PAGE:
"I have given many yoga lessons in India and America; but I must confess that, as a Hindu, I am unusually happy to be conducting a class for English students."
My London class members laughed appreciatively; no political turmoils ever disturbed our yoga peace.
India was now a hallowed memory. It is September, 1936; I am in England to fulfill a promise, given sixteen months earlier, to lecture again in London.
England, too, is receptive to the timeless yoga message. Reporters and newsreel cameramen swarmed over my quarters at Grosvenor House. The British National Council of the World Fellowship of Faiths organized a meeting on September 29th at Whitefield's Congregational Church where I addressed the audience on the weighty subject of "How Faith in Fellowship may Save Civilization." The eight o'clock lectures at Caxton Hall attracted such crowds that on two nights the overflow waited in Windsor House auditorium for my second talk at nine-thirty. Yoga classes during the following weeks grew so large that Mr. Wright was obliged to arrange a transfer to another hall.
The English tenacity has admirable expression in a spiritual relationship. The London yoga students loyally organized themselves, after my departure, into a Self-Realization Fellowship center, holding their meditation meetings weekly throughout the bitter war years.
Unforgettable weeks in England; days of sight-seeing in London, then over the beautiful countryside. Mr. Wright and I summoned the trusty Ford to visit the birthplaces and tombs of the great poets and heroes of British history.
Our little party sailed from Southampton for America in late October on the Bremen. The majestic Statue of Liberty in New York harbor brought a joyous emotional gulp not only to the throats of Miss Bletch and Mr. Wright, but to my own.
The Ford, a bit battered from struggles with ancient soils, was still puissant; it now took in its stride the transcontinental trip to California. In late 1936, lo! Mount Washington.
The year-end holidays are celebrated annually at the Los Angeles center with an eight-hour group meditation on December 24th (Spiritual Christmas), followed the next day by a banquet (Social Christmas). The festivities this year were augmented by the presence of dear friends and students from distant cities who had arrived to welcome home the three world travelers.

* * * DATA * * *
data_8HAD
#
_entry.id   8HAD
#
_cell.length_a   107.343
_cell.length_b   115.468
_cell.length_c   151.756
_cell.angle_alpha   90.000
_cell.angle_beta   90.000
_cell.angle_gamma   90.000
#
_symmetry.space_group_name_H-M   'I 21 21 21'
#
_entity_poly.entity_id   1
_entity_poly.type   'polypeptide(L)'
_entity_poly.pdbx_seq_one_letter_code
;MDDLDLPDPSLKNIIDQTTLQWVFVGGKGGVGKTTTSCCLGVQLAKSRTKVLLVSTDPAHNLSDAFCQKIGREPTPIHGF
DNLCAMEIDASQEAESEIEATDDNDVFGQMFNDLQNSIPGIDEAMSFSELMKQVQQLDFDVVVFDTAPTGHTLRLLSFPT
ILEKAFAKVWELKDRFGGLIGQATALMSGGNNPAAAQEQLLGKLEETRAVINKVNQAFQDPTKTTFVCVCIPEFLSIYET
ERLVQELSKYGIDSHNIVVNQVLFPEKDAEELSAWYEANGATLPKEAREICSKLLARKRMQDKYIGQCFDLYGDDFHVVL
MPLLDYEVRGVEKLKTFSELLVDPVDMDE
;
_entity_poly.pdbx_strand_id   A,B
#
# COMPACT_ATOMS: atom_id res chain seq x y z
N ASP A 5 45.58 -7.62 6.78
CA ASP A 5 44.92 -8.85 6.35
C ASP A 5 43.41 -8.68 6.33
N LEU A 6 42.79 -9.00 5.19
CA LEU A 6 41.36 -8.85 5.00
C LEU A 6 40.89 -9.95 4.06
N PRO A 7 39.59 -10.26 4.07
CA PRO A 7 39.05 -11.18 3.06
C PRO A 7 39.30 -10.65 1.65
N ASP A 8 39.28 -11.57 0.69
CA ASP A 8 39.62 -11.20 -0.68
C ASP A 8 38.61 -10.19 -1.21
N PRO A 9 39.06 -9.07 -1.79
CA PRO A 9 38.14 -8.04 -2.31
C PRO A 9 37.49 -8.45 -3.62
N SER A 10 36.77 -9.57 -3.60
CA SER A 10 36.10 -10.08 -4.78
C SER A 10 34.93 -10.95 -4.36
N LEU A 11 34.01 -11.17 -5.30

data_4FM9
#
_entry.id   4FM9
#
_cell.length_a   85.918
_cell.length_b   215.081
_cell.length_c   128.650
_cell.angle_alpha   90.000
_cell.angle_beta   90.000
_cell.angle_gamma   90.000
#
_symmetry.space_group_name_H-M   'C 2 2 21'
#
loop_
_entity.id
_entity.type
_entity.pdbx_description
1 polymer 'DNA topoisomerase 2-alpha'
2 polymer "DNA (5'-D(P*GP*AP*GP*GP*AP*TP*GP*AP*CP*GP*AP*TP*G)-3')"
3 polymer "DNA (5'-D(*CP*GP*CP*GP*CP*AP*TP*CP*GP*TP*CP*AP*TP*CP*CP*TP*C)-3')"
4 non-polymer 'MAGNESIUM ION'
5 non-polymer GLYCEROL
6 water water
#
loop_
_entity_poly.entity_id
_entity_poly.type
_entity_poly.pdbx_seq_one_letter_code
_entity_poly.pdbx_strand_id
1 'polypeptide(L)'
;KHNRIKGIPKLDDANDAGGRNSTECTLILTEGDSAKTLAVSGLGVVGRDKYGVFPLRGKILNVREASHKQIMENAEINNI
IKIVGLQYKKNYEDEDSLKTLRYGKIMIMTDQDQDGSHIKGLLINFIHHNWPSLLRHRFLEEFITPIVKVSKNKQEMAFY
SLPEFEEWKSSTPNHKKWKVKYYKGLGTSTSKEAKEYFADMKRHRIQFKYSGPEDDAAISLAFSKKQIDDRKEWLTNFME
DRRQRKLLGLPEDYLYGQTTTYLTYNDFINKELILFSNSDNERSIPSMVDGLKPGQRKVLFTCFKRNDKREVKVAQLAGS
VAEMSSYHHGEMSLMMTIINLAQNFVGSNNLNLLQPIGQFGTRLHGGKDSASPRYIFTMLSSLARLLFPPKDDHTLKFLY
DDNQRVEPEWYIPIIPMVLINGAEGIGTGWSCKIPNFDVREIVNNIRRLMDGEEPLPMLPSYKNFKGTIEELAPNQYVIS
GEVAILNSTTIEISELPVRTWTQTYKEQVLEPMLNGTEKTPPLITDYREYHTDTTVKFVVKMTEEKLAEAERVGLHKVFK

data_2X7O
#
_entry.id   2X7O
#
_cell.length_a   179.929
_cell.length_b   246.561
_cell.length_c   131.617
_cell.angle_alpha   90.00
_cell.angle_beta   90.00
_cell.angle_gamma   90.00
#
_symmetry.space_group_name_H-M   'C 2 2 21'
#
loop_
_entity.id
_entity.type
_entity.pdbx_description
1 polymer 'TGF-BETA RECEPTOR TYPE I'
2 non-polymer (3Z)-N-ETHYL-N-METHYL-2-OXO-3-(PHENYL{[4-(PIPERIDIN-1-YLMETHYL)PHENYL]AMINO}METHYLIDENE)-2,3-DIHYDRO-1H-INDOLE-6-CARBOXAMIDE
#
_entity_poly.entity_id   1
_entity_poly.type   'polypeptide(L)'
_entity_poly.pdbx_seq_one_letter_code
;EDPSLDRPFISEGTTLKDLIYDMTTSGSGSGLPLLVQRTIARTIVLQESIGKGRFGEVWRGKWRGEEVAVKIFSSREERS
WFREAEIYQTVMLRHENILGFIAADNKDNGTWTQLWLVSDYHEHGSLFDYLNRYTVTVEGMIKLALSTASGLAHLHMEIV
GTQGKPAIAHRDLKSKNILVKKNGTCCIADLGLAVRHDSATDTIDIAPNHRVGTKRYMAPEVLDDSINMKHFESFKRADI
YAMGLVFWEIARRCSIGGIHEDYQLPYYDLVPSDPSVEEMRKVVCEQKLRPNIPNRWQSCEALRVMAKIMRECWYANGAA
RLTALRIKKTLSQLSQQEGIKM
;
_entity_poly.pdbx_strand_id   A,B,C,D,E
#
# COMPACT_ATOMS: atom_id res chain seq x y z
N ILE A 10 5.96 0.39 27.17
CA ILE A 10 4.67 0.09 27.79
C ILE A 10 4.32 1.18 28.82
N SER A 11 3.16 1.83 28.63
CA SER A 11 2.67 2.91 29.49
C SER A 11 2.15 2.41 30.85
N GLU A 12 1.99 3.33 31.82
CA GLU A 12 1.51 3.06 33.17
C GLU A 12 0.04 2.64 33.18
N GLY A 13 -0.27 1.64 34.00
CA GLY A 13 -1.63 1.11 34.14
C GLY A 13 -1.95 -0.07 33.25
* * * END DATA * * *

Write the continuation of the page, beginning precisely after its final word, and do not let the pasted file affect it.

The Christmas Day feast included delicacies brought fifteen thousand miles for this glad occasion: gucchi mushrooms from Kashmir, canned rasagulla and mango pulp, papar biscuits, and an oil of the Indian keora flower which flavored our ice cream. The evening found us grouped around a huge sparkling Christmas tree, the near-by fireplace crackling with logs of aromatic cypress.
Gift-time! Presents from the earth's far cornersPalestine, Egypt, India, England, France, Italy. How laboriously had Mr. Wright counted the trunks at each foreign junction, that no pilfering hand receive the treasures intended for loved ones in America! Plaques of the sacred olive tree from the Holy Land, delicate laces and embroideries from Belgium and Holland, Persian carpets, finely woven Kashmiri shawls, everlastingly fragrant sandalwood trays from Mysore, Shiva "bull's eye" stones from Central Provinces, old Indian coins of dynasties long fled, bejeweled vases and cups, miniatures, tapestries, temple incense and perfumes, swadeshi cotton prints, lacquer work, Mysore ivory carvings, Persian slippers with their inquisitive long toe, quaint old illuminated manuscripts, velvets, brocades, Gandhi caps, potteries, tiles, brasswork, prayer rugsbooty of three continents!
One by one I distributed the gaily wrapped packages from the immense pile under the tree.
"Sister Gyanamata!" I handed a long box to the saintly American lady of sweet visage and deep realization who, during my absence, had been in charge at Mt. Washington. From the paper tissues she lifted a sari of golden Benares silk.
"Thank you, sir; it brings the pageant of India before my eyes."